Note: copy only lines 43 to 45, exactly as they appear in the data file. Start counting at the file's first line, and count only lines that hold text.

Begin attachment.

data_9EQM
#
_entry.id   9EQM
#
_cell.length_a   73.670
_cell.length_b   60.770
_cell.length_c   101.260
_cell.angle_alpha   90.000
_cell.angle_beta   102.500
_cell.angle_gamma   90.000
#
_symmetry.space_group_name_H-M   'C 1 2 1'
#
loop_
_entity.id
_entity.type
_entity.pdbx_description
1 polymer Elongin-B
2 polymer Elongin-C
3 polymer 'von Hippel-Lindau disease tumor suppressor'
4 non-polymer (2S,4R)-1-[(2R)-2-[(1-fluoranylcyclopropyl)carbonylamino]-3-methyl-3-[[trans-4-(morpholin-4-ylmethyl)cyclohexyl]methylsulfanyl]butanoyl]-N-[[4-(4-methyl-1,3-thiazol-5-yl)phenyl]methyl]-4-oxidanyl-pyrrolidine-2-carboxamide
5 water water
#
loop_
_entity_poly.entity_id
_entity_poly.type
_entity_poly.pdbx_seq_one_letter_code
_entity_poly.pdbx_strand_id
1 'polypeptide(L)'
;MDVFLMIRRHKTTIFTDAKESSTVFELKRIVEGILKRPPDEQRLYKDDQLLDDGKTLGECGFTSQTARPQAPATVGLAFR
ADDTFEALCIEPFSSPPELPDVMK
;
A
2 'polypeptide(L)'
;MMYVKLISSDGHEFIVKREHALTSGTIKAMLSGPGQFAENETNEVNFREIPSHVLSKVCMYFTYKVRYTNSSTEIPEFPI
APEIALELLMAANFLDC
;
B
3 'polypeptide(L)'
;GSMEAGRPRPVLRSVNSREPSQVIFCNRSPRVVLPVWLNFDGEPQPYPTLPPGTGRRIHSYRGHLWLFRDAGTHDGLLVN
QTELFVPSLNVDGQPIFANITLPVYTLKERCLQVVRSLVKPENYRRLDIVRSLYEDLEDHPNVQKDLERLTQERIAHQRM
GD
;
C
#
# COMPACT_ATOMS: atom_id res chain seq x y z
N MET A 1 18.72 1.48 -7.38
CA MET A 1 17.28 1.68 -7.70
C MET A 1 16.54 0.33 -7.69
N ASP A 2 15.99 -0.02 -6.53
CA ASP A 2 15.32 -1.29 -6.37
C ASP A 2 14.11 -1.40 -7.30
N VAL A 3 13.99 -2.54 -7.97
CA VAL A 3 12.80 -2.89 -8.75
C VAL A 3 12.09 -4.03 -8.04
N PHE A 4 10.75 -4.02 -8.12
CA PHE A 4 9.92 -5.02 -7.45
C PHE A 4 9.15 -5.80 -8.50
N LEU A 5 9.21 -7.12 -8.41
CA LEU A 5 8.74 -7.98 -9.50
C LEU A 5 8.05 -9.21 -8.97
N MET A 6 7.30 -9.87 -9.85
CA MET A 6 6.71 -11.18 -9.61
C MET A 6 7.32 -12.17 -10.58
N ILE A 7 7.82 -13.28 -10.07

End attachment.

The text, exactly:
;
C
#